2nd ASEAN Environmentally Sustainable Cities Award

For the second time, the ASEAN Environment Ministers presented the prestigious ASEAN Environmentally Sustainable Cities (ESC) Award as a way of recognizing exemplary initiatives to keep ASEAN cities clean, green, and livable even as they continue to grow as centers of economic and industrial activity.

This event also marks the first presentation of Certificates of Recognition to six cities in ASEAN which were selected on a competitive basis. Each Certificate recognizes efforts made by small cities (20,000 – 750,000 people) and big cities (750,000 – 1.5 million people) in the categories of Clean Air, Clean Land and Clean Water respectively.

The ASEAN ESC Award was established in 2008 by the ASEAN Working Group on Environmentally Sustainable Cities and endorsed by the ASEAN Environment Ministers. Supported by the Hanns Seidel Foundation, the ASEAN ESC Award programme serves as an incentive for cities in ASEAN to promote environmentally sustainable practices, to monitor and evaluate progress towards environmental sustainability in ASEAN cities, promote education and awareness to ASEAN city communities on the importance of ensuring the environmental integrity with economic and social development objectives of the cities, encourage innovation and best practices, encourage public participation in city programmes and awards process, build capacity and recognise efforts to improve, and encourage partnership between public authorities, private sector and non-governmental organizations.

The nominated cities were announced in a prestigious awards ceremony attended by the Deputy Secretary-General of ASEAN for the ASEAN Socio-Cultural Community Department, H.E. Dato’ Misran Karmain, Minister of Environment, Indonesia, H.E Mr. Berth Kambuaya, ASEAN Environment Senior Officials, and ASEAN Mayors and Officials of the nominated cities at the Laguna Nusa Dua Bali, on 23 November 2011.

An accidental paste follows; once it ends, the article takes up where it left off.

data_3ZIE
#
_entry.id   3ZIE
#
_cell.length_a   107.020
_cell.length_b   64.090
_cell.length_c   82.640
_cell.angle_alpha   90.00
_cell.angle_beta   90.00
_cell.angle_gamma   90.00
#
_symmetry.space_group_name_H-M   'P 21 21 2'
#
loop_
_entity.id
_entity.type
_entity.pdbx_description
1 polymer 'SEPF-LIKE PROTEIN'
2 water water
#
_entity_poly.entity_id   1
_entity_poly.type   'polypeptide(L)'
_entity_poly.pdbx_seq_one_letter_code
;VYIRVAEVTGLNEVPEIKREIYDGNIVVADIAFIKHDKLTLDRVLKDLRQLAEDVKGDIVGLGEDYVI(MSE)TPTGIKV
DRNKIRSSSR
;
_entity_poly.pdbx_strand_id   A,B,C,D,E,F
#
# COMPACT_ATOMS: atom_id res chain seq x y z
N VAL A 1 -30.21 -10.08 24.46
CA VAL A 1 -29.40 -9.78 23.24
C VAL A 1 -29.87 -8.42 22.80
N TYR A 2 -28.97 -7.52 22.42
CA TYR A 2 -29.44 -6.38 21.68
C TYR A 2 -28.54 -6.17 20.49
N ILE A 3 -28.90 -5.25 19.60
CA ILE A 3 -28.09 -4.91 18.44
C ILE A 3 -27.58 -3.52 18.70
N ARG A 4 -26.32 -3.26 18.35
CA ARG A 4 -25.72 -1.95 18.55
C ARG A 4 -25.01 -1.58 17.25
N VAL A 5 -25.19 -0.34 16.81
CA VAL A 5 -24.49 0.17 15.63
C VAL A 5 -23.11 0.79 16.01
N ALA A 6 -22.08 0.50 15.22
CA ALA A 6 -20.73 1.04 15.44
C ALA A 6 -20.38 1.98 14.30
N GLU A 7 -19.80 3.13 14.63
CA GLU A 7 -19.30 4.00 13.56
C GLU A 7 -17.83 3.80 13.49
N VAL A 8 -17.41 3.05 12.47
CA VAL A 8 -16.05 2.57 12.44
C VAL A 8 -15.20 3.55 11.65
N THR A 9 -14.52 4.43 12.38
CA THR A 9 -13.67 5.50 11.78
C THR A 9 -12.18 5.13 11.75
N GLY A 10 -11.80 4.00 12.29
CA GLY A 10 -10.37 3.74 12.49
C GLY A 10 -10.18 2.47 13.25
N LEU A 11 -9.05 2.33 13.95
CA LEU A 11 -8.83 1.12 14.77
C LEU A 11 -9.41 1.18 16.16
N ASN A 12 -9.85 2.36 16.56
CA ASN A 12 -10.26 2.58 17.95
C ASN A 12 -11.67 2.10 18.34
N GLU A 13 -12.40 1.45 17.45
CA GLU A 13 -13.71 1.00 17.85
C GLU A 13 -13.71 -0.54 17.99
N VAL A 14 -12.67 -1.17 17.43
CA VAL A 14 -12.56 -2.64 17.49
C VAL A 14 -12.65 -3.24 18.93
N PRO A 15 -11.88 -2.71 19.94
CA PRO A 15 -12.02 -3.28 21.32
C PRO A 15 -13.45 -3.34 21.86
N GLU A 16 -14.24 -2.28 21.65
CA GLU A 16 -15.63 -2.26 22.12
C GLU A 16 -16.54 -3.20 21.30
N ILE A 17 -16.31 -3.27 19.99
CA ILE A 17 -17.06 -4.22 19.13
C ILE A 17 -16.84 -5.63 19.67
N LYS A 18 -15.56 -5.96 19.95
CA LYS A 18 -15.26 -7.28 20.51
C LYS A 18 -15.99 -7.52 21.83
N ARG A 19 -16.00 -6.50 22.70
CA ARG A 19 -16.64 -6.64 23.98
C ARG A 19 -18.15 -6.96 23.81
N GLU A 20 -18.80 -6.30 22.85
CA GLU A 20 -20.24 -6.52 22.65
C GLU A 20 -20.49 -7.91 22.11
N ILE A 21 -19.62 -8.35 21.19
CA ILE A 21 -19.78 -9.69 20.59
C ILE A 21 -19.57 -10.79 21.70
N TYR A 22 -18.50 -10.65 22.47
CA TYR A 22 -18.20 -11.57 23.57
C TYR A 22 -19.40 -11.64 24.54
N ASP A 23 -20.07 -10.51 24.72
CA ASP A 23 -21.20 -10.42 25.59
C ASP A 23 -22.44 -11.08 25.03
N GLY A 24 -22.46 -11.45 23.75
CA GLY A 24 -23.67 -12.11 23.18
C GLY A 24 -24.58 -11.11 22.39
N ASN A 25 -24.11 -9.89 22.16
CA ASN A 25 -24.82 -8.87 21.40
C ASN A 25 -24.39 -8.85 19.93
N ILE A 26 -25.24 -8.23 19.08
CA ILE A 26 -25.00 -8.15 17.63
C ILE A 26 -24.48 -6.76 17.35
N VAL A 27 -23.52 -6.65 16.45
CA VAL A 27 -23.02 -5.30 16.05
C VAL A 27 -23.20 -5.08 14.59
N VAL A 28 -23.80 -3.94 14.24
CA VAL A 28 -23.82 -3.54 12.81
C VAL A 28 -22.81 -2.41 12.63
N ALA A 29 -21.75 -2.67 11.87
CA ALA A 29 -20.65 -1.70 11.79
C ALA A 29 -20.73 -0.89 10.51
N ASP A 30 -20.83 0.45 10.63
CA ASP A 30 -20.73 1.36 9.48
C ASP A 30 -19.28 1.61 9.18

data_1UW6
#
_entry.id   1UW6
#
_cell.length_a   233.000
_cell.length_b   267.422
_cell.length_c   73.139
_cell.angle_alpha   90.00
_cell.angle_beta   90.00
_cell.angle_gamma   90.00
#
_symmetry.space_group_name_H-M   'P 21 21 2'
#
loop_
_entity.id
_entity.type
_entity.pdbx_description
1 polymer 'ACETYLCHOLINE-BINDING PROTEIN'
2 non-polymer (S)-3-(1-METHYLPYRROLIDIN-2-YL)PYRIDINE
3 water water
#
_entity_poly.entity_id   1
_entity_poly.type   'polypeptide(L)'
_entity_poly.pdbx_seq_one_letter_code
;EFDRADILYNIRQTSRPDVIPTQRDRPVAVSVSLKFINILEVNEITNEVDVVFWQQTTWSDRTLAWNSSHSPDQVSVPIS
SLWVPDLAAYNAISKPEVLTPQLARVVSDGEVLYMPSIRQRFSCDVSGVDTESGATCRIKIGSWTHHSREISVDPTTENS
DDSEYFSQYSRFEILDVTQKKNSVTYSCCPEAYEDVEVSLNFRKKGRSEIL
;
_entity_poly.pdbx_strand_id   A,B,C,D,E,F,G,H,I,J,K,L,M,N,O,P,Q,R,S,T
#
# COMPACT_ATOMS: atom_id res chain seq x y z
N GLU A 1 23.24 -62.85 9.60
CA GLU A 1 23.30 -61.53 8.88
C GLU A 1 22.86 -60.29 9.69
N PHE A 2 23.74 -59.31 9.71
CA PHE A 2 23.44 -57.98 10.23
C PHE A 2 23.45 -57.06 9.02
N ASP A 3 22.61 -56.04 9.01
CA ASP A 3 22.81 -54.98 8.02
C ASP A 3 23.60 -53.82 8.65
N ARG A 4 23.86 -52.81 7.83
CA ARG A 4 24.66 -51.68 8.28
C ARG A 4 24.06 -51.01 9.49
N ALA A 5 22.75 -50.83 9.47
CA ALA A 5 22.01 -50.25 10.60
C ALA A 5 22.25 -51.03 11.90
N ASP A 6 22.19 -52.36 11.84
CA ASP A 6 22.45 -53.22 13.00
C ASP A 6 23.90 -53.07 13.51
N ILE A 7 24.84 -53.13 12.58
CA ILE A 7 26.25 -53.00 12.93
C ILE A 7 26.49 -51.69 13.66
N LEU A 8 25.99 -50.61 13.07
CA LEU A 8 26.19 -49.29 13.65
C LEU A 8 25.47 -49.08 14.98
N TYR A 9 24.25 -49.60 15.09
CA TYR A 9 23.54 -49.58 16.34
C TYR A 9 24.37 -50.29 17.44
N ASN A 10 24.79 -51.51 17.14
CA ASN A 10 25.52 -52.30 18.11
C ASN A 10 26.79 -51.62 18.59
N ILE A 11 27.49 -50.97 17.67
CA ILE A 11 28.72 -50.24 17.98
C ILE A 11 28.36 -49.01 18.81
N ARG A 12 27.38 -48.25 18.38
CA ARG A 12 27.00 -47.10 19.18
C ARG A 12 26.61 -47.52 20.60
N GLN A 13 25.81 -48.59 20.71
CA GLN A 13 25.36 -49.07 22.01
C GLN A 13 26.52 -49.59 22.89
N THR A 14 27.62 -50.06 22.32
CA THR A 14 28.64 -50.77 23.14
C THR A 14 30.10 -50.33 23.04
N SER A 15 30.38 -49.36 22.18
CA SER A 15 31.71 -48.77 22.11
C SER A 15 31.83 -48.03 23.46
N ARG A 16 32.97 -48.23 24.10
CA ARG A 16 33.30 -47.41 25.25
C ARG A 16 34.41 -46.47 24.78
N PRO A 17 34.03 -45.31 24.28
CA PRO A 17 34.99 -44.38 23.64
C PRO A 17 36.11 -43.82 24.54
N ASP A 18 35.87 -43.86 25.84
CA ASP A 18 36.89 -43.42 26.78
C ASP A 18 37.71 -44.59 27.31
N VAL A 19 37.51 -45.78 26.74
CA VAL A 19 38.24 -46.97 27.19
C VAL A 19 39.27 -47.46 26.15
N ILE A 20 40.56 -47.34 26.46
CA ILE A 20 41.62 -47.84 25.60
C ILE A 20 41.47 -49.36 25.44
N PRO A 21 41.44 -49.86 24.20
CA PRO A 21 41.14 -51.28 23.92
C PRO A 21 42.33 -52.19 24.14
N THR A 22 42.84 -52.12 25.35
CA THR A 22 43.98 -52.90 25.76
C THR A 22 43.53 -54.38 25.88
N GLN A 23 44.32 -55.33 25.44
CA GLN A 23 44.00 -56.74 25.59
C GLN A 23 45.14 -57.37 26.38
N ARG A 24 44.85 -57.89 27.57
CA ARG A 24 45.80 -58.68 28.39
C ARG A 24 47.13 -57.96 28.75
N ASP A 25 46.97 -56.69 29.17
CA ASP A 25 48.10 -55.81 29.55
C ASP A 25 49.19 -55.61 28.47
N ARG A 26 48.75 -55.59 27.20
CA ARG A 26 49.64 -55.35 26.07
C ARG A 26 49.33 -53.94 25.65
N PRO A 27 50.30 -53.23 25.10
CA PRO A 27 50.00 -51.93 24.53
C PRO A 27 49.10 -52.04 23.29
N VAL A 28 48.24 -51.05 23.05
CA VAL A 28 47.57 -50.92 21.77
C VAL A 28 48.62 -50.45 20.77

Recipients of ASEAN ESC Award 2011

Rimba National Housing Scheme

Brunei Darussalam

Image_007The Rimba National Housing Schemeis located 14 kilometres from the capital city and covers an area of 445 hectares with a population of about 20,000 people. The residents in the Housing Scheme are given the opportunity to live and enjoy modern standards of accommodation in a pleasant and convenient environment while at the same time retain their traditional Brunei Darussalam values and culture. It is the aim of the Government of Brunei Darussalam to provide quality housing for the people ina conducive environment. The development of the scheme is harmonised with the country’s surroundings without damaging the quality of landscape, environment and ecosystem.

The Rimba National Housing Scheme is provided with ample public amenities, facilities and utilities. The design of proper road access to the area and to each individual house with pedestrian pathways has made the area conveniently accessible. The extensive network of drainage system and a retention pond have created a sense of order to the scheme. With Brunei’s seasonal heavy rain, these facilities have proved effective in preventing floods.

Within the context of clean land, clean water and clean air, the scheme enjoys green and clean surroundings. The scheme is provided with a community waste collection centre in designated areas and a building to house collection services. On clean water, the scheme also highlights the water supply infrastructure: water pipeline connects to each individual house. The quality of water supplied to the scheme area meetsthe World Health Organization (WHO) International Water Quality Standards, through water filtration system. Meanwhile, the air quality monitoring station that is currently under construction is due to be completed in November 2011. The station will monitor the air quality in the surrounding areas.

Other amenities include primary and secondary schools, mosque, fire station, health centre, community centre, retail outlets and children’s playground area.

25 years since its development, the Rimba National Housing Scheme is not just merely an aesthetic showpiece, but it is a reflection of the government’s effort in elevating the standard of living of the citizens and the continuous sustainable development of Brunei Darussalam, “The Abode of Peace”.